Individuals with developmental disabilities can hold jobs and become independent. Help us provide programs supporting their continued success. They deserve your help!
Web Site www.prrcsf.org
The best storyteller is someone who has experienced the Pomeroy Center themself. Here’s Julie, sister to Pomeroy participant Patrick:
I’ll never forget our first visit to Pomeroy. When we entered the courtyard, all eyes turned to us and a chorus of welcomes rang out. As we walked toward the building, hands (some from wheelchairs) reached out for a handshake or an arm clasp.
By the time we got inside, I was close to tears.
My brother Patrick is 63 and has Down syndrome. Since 2014, Pomeroy has been the great joy of his life, providing love, support, and continuity.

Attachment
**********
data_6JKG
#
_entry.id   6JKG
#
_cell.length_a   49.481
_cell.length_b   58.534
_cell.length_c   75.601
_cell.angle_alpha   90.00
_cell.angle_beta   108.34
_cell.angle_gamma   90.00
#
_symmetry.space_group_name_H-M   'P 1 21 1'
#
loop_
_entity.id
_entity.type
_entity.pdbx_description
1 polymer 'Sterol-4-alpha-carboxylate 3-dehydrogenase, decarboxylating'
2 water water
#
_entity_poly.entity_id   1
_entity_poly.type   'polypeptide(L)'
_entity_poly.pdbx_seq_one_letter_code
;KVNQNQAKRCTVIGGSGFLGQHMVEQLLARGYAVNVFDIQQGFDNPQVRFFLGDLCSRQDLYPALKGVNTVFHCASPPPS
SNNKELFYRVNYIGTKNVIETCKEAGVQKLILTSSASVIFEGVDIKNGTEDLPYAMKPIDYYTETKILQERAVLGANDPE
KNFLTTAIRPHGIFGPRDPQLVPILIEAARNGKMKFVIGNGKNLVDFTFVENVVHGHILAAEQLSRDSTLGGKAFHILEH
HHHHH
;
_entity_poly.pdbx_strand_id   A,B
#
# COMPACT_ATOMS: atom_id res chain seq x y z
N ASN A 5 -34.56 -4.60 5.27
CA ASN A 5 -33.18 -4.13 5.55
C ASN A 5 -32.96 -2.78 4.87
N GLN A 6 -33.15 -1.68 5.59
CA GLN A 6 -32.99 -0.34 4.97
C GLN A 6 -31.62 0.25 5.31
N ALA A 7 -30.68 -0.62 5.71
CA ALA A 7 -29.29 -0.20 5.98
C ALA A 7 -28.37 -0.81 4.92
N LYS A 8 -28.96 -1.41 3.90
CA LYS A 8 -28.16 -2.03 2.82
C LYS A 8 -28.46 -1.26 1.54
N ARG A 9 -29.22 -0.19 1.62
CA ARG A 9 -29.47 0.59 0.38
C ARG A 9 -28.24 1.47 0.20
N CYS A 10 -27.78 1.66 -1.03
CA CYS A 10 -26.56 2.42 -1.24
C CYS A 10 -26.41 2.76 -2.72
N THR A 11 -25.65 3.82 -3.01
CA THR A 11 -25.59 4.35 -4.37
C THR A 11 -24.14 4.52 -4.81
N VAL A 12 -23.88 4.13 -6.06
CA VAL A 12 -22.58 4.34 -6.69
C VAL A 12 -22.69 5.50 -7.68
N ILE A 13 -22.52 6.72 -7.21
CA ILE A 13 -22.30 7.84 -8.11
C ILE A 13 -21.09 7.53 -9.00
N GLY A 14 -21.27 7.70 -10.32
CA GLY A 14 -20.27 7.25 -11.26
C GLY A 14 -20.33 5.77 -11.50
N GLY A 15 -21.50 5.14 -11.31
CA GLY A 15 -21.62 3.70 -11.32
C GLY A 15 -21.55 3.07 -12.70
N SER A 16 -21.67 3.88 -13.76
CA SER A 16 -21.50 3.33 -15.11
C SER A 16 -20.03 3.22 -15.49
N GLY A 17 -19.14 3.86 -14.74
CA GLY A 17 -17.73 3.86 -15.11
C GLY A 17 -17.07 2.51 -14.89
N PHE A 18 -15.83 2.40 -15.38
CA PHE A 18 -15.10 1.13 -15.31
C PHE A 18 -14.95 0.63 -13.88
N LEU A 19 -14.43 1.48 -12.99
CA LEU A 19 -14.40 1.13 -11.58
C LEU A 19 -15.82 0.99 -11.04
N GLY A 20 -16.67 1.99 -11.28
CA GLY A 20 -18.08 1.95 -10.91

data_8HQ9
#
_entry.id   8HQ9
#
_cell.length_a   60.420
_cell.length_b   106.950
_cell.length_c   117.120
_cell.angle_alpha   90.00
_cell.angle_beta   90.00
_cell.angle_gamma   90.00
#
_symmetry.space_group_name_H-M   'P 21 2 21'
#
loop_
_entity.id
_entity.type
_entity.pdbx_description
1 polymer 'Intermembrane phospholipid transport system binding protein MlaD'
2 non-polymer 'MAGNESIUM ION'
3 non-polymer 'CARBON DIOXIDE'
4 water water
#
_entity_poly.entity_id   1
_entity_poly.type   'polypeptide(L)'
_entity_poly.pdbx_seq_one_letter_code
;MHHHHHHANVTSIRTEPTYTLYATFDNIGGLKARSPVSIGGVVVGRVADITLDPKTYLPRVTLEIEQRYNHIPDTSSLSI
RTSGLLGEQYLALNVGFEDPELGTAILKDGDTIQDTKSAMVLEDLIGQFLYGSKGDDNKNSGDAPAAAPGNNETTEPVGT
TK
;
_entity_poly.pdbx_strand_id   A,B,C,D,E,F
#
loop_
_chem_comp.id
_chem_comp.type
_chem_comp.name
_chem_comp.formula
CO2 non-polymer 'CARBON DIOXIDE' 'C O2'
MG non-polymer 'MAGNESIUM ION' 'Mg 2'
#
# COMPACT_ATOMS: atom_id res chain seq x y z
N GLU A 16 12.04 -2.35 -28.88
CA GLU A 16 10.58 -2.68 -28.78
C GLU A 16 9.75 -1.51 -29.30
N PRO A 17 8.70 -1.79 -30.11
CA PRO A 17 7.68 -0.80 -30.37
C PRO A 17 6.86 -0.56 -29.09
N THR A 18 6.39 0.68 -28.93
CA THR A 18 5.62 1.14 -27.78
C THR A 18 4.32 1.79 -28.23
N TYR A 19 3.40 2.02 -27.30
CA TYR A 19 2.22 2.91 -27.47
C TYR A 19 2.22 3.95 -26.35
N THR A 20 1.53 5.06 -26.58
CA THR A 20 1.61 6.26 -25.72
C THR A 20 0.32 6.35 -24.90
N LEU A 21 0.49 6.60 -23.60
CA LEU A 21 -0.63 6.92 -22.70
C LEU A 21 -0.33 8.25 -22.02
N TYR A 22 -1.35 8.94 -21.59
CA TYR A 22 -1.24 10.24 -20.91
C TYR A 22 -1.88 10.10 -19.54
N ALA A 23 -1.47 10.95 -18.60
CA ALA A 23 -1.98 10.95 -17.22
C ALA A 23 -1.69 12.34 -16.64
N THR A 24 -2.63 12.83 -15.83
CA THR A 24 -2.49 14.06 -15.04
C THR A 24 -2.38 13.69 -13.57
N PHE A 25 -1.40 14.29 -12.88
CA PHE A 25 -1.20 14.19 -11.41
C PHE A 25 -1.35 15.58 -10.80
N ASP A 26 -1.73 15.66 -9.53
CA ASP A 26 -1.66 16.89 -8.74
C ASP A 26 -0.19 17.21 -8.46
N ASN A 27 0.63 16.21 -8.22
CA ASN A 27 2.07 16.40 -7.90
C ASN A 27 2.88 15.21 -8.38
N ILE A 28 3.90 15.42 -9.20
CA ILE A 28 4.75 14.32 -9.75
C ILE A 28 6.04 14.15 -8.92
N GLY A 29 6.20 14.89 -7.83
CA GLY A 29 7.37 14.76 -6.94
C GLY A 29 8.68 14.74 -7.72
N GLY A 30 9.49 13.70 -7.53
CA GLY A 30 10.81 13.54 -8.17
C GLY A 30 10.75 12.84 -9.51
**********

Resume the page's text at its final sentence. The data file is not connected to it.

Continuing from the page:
Over time, and especially in the last six months, I have come to realize just what a unique, essential place Pomeroy is. It does what no others do.
Officially, Patrick is recorded as "profoundly retarded" but the Patrick we know speaks fluently in English and Italian. He remembers obscure details like radio call numbers. He loves to draw, and insists on neatness and order, especially when it comes to organizing his beloved felt pens and notebooks.
Pomeroy’s closure for the pandemic shelter-in-place was initially very hard on Patrick. It left him bereft of his favorite place to be.
Happily for him and for us, his connection with Pomeroy was sustained by regular phone calls from beloved staff member Randall, live Zoom classes, and online Pomeroy videos we watched every night without fail.
As our sister Margaret puts it, “At Pomeroy, for the first time in his life, Patrick independently developed true and deep relationships, which, given his background, borders on the miraculous.”
This past year has been daunting for all. With the steadfast support of Pomeroy, Patrick has met his challenges with grace.